Studying

Taught courses

You will take five courses to complete the taught component of the degree.

Cows in a field

The taught component of the degree consists of five courses and is worth 120 credits.

Each course contains a mixture of lectures, seminars, practicals and visits. You will be expected to spend a large proportion of time in 'out of class' study.

Introduction to Applied Animal Behaviour and Animal Welfare (20 credits)

We will discuss:

  • How the study of behaviour can be applied to animal welfare.
  • How an understanding of animal behaviour can be applied to common practical problems.
  • The basis of current issues relating to animal welfare.
  • The development of UK/EU animal welfare legislation in a global context.
  • Animal welfare from an economic perspective and in the context of global trade issues.
  • Issues such as ethics, climate change and welfare in developing countries.

Biology of Suffering (20 credits)

Key points covered:

  • How the principles of endocrinology and neuroscience relate to behaviour.
  • The impact of genes, genetics and breeding on behaviour expression.
  • How the environment, as well as experience, may affect behavioural biology and how different biological factors integrate to produce different behaviours.
  • What is meant by stress and the relationship between stress and animal welfare.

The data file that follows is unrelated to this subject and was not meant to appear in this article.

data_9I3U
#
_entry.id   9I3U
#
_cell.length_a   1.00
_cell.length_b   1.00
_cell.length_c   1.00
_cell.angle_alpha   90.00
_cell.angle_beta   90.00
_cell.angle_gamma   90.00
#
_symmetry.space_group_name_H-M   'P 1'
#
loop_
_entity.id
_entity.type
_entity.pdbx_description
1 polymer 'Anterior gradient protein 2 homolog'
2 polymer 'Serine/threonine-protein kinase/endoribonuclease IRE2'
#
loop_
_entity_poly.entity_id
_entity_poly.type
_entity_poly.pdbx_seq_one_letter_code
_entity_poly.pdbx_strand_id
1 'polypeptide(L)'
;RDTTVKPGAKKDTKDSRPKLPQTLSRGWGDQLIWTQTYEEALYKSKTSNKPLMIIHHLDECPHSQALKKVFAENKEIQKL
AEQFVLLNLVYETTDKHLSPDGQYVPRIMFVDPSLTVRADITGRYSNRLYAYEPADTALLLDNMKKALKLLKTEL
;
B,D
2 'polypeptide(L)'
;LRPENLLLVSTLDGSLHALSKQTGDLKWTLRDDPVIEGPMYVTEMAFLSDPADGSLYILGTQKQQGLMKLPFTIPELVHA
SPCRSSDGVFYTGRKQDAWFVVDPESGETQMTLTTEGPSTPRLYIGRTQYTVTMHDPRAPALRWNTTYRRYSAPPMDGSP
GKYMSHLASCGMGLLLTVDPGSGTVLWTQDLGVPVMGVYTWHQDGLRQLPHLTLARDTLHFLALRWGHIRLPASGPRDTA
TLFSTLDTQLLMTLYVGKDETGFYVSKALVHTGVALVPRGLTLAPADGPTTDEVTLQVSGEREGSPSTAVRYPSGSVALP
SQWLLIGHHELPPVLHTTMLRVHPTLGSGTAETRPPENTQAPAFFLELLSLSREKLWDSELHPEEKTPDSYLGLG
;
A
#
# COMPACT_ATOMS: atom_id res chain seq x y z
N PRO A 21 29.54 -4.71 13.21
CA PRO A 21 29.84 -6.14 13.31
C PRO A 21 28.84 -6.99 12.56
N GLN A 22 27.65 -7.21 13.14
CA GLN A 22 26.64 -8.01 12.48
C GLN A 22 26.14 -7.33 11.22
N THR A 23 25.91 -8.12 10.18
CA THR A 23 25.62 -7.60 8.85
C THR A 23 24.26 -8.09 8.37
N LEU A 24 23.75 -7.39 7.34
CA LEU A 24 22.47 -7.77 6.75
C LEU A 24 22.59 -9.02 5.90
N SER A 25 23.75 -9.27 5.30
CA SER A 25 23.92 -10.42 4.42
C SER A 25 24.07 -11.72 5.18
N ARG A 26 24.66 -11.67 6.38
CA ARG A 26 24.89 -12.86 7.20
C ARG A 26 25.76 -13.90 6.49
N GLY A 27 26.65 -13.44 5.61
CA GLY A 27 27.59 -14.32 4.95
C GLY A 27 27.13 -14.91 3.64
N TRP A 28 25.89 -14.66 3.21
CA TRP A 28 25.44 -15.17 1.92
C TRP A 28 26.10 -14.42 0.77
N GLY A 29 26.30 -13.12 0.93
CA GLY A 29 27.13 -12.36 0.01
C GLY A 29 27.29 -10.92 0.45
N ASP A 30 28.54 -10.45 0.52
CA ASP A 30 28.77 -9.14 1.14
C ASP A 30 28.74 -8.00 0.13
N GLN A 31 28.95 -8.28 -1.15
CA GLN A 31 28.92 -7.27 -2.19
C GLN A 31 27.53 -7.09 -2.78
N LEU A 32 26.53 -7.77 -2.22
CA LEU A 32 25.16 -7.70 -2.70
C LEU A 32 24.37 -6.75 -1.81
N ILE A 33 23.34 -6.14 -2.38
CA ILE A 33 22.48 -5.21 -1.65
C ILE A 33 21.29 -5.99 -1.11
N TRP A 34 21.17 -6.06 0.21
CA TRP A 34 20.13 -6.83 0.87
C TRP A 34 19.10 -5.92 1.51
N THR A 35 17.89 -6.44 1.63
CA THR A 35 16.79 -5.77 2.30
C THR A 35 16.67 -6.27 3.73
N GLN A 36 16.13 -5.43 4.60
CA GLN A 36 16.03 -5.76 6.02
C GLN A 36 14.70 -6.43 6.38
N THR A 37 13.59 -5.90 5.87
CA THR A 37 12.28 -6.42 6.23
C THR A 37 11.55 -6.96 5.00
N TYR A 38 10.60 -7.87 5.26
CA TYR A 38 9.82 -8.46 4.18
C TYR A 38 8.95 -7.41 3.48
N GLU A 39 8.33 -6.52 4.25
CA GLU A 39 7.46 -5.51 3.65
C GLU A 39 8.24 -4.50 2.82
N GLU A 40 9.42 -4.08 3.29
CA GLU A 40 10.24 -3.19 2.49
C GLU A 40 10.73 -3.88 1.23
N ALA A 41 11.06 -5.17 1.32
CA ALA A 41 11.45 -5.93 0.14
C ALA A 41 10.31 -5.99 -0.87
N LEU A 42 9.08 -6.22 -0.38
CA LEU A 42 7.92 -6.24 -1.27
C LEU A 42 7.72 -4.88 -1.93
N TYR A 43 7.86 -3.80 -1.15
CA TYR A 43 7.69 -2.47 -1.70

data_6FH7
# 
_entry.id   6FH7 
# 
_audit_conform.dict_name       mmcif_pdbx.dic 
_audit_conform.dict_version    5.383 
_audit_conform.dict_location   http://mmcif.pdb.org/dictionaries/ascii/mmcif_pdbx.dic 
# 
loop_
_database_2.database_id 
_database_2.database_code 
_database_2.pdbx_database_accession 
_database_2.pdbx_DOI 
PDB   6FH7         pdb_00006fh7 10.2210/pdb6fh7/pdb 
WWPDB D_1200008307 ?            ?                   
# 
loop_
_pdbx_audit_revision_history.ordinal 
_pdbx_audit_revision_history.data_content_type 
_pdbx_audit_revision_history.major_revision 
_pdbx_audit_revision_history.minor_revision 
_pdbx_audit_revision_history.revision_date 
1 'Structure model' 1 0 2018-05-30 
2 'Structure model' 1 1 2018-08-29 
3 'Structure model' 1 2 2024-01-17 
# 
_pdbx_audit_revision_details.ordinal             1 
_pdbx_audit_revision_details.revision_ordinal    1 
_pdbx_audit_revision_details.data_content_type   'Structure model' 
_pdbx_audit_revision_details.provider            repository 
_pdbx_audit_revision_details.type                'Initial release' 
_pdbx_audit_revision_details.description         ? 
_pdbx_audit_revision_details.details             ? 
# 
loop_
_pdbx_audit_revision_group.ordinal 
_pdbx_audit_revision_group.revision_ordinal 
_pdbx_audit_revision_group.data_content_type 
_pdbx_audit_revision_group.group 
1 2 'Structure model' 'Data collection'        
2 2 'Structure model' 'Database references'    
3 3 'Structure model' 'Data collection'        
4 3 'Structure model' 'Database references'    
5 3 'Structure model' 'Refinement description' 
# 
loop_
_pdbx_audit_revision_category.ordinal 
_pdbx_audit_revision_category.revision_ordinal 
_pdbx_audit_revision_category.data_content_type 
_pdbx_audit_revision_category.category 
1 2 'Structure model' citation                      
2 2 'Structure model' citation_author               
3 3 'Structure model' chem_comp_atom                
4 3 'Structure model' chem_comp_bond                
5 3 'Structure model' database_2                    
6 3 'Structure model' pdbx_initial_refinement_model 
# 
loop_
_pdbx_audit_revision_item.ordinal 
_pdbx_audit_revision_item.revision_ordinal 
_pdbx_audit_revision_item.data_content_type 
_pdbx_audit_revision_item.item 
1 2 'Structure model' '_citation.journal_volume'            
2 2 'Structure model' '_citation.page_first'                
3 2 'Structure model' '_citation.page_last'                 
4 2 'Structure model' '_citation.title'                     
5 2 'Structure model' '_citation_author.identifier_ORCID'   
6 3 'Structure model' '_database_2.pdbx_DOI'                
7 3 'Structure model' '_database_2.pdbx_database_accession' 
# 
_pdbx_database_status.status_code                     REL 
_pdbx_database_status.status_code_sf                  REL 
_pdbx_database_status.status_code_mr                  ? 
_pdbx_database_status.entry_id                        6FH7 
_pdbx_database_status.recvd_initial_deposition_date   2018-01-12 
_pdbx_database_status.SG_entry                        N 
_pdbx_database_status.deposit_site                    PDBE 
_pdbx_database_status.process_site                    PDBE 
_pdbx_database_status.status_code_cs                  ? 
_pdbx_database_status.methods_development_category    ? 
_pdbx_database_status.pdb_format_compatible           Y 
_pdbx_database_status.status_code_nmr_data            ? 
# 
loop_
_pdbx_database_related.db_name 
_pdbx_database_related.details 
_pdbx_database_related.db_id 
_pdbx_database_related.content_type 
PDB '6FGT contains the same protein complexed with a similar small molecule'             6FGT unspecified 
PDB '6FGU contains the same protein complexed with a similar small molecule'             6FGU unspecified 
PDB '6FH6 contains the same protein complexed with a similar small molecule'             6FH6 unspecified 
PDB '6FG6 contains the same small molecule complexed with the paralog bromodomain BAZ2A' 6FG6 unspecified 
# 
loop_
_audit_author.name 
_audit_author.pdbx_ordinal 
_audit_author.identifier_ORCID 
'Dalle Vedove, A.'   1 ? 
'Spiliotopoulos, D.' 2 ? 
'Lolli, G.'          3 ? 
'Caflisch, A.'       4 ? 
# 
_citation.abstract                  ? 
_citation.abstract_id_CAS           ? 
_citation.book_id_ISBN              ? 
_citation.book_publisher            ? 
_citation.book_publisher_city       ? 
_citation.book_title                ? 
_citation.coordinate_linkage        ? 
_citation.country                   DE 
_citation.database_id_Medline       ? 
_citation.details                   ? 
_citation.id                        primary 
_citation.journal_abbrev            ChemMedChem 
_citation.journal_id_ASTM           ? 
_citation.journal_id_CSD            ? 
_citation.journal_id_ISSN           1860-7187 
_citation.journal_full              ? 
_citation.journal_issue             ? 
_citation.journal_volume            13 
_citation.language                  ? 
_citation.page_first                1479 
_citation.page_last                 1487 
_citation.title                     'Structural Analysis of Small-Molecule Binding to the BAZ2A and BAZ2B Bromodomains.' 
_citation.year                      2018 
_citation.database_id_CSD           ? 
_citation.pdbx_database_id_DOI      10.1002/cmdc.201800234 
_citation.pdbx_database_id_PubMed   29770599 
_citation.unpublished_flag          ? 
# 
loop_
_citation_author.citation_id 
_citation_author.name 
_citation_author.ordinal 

• The physiological and behavioural responses to a range of stressors, particularly pain.
  • How these responses are measured scientifically and how this can be used in animal welfare assessment.

Animal Cognition and Consciousness (20 credits)

The areas of motivation, learning and cognition underpin the study of animal behaviour and welfare. You will be presented with the scientific basis of these areas, with particular reference to animal welfare. We will also focus on current and historical interpretations of the concept of animal consciousness as well as experimental approaches. The implications of the study of animal consciousness for models of animal welfare will be studied alongside basic moral principles of animal use.

Scientific Methodology (20 credits)

Topics include:

  • scientific methodology
  • experimental design
  • statistical software
  • data summary and distribution
  • parametric and non-parametric statistical methods
  • oral and written communication

At the end of this course, you will be able to apply scientific and statistical methods to real research projects. You will also be able to discuss reasonably complex statistical issues with a statistician.

Animal Welfare Applications (40 credits)

This course will bring together all the knowledge you have gained so far and demonstrate how it can be applied to real situations. Issues such as environment, breeding and euthanasia will be considered in relation to farm, zoo, companion, laboratory and wild animals.

We will consider the ethics of keeping animals for different uses and discuss where animal welfare issues arise. The knowledge gained in scientific methodology will be applied to assess welfare in real-life situations.

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